The sailing wasn’t smooth when he transitioned from high school to the NBA, but O’Neal recently credited a pair of successful coaches for helping him get there.
Jermaine O’Neal got some much-needed help in Portland from Rick Carlisle
There were plenty of days when O’Neal doubted himself early in his NBA career. The Portland Trail Blazers made O’Neal the 17th pick in the 1996 NBA Draft after a stellar South Carolina high school career. Things did not go as planned in Portland.
He saw other players like Kevin Garnett and Kobe Bryant make the jump from high school to the NBA and get plenty of playing time. The lack of time on the court affected him mentally. Things got so bad for O’Neal that he flat-out stopped going to games.
“I remember Rick Carlisle being on the original staff my rookie year,” O’Neal said on the Knuckleheads Podcast this week. “He was assigned to me to make sure that I was doing well.
I got so disappointed and down about not playing because I felt pressure from the outside about not playing,” O’Neal said on the Knuckleheads Podcast this week. “I’m looking at Kobe and KG playing, so I stopped going to the games. So Rick Carlisle ended up coming to the house — he did a phenomenal job.
“I remember not letting him in the house. Put the chain on the door, and I’m talking to him through the door.”
Carlisle helped O’Neal get himself together and change his thought process.
“Then I realized it took Gary Trent and Kenny Anderson and all those guys and said, bro listen,” O’Neal recalled. “This league don’t care about you. You better get it together. Right away, I was like, OK, I need to change my thought process before I be out of the league as quick as I’m in it.”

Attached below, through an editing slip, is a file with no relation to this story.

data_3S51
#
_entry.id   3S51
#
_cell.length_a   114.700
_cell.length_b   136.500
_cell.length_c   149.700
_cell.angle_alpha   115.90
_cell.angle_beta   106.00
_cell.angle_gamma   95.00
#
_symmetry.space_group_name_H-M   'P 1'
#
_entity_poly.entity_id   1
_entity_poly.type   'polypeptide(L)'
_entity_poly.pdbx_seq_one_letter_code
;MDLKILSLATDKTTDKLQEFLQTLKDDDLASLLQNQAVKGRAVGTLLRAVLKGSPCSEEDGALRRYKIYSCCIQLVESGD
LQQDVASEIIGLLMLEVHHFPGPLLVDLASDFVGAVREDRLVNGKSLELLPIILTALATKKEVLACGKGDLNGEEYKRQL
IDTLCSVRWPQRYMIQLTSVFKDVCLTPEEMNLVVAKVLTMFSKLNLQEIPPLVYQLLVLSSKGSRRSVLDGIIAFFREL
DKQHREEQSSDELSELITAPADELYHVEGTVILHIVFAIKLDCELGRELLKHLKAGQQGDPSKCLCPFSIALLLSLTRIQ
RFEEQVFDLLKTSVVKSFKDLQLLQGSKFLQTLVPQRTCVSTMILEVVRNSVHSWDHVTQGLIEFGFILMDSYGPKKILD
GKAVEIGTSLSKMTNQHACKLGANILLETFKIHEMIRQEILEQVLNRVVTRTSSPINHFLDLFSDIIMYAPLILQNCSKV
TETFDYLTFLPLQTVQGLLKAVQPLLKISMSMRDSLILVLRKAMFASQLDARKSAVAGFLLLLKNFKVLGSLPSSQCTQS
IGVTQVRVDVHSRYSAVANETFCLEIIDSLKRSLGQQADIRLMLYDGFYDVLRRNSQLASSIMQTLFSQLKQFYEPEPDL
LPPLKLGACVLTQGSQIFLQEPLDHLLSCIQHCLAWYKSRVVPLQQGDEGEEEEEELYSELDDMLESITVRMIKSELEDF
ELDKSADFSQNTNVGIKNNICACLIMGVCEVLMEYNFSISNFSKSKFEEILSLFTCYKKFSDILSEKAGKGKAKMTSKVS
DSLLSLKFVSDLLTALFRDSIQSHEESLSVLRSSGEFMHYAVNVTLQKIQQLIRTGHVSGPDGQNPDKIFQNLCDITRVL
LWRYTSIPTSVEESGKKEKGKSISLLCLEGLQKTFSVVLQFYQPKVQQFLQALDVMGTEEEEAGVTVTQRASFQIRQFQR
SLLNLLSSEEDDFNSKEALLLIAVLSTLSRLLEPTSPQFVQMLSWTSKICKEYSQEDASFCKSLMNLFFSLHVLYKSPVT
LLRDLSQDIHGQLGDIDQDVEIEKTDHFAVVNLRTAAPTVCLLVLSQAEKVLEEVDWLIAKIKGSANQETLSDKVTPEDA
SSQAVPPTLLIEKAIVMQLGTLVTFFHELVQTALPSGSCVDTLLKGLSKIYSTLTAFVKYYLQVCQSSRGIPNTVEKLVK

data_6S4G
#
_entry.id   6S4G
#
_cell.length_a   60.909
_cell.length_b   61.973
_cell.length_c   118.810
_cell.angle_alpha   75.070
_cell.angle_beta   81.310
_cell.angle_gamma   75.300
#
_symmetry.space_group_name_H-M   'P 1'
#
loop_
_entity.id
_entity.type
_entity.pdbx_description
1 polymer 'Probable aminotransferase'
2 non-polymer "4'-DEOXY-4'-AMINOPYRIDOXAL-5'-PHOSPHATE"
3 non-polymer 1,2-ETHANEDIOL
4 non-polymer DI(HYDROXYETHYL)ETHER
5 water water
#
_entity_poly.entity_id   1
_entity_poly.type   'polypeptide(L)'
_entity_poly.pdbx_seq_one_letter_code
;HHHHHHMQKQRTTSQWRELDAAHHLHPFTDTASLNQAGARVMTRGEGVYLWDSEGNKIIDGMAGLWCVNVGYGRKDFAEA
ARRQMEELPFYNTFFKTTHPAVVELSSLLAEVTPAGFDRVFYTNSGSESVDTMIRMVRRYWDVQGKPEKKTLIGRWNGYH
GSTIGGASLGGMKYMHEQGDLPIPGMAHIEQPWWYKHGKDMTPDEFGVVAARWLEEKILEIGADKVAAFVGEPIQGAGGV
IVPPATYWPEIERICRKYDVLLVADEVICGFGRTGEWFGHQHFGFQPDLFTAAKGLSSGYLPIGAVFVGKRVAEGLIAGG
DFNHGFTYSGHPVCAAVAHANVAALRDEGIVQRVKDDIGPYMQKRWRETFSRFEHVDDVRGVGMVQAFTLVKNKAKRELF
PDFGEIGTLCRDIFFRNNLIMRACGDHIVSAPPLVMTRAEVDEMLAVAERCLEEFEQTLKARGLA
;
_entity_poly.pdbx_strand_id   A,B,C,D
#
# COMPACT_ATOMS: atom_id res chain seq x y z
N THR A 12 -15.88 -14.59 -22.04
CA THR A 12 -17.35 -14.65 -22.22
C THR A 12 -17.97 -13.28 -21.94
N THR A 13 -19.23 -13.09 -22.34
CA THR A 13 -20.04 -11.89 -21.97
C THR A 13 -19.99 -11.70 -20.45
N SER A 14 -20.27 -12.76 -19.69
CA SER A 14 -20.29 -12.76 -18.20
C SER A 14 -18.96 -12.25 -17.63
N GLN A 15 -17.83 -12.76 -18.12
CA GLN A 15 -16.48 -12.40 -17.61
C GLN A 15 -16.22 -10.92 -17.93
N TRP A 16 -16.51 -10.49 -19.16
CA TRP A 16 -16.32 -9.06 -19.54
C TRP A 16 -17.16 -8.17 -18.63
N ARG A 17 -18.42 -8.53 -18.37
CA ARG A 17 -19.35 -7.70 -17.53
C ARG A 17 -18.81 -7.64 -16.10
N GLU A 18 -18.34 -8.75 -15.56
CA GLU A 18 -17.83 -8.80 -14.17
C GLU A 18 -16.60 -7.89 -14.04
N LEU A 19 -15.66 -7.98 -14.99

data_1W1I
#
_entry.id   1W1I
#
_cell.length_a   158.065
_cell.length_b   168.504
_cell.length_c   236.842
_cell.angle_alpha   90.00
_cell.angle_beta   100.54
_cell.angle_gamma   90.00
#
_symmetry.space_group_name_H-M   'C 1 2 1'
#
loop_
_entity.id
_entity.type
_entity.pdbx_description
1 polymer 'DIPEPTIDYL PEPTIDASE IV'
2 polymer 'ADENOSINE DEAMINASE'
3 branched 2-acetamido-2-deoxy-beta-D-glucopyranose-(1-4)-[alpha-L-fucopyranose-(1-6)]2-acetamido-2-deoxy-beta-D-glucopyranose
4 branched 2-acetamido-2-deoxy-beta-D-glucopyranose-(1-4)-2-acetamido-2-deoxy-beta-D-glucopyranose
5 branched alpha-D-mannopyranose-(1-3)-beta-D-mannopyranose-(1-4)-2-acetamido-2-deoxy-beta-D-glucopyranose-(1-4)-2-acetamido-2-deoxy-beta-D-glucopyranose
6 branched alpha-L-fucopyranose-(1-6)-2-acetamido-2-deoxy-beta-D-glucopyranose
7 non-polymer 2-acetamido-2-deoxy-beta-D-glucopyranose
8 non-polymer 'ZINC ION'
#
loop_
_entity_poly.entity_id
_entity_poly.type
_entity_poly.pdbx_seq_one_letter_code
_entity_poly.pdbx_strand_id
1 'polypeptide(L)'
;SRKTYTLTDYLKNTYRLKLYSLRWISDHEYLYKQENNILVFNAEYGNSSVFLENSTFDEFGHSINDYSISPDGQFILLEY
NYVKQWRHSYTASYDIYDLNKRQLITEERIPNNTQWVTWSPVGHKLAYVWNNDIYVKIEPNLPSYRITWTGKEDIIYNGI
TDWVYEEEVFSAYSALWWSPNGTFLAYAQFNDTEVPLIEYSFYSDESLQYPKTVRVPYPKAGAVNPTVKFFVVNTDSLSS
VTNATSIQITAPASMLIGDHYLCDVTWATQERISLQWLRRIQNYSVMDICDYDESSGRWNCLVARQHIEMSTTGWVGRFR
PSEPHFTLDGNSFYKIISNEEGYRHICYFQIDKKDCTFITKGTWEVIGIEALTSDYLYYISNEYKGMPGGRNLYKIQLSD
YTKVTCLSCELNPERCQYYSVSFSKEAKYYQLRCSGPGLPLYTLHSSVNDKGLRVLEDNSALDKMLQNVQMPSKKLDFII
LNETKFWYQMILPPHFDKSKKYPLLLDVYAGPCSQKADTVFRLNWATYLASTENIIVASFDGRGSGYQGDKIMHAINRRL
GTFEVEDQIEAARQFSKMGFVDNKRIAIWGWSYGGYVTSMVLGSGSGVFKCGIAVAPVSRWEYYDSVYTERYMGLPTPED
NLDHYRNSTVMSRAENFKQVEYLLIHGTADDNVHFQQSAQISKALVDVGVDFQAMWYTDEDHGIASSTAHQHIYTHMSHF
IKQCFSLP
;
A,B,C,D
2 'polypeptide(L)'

O’Neal credited his struggles in Portland for his success with the Indiana Pacers.
“I realized I don’t think I could have been as successful in Indy if I didn’t go through what I went through in Portland,” he said.
O’Neal recalled a meeting with Rick Pitino that helped give him confidence in moving straight to the NBA
O’Neal played the first four years of his NBA career with the Blazers. He averaged 11.5 minutes and 3.9 points. Portland traded him to the Pacers for Dale Davis before the 2000-01 season. O’Neal showed what he could do if given the chance.
In just his second year with the Pacers, the 6-foot-11 power forward/center earned the first of his six straight NBA All-Star honors. He put up 19.0 points and 10.5 rebounds, showing he belonged in the NBA.
When he came straight out of high school, he was considered the top player in the nation. He still had his doubts making the big leap. After his four unproductive years with the Blazers, those doubts grew. O’Neal remembered a conversation he had with Pitino, the legendary college basketball coach who told him he was making the right move.
“I hyperextended my knee in a gym full of NBA scouts and college coaches,” O’Neal said. “Ended up meeting with Rick Pitino, who’s one of my favorites. I would’ve went to Kentucky more than likely if I went to school.
“I remember sitting in the living room with him and my mom. He was like, ‘son, we’re gonna be good with you, and we’re gonna be good without you,’ and I dig that. But then he said, “knowing what I know about you, I think that you should go pro.’
“That kind of pushed me.”
O’Neal played 18 seasons in the league and was a three-time All-NBA player. In eight seasons with the Pacers, he put up 18.6 points and 9.6 rebounds.
He can thank a couple of Ricks for making it all come true.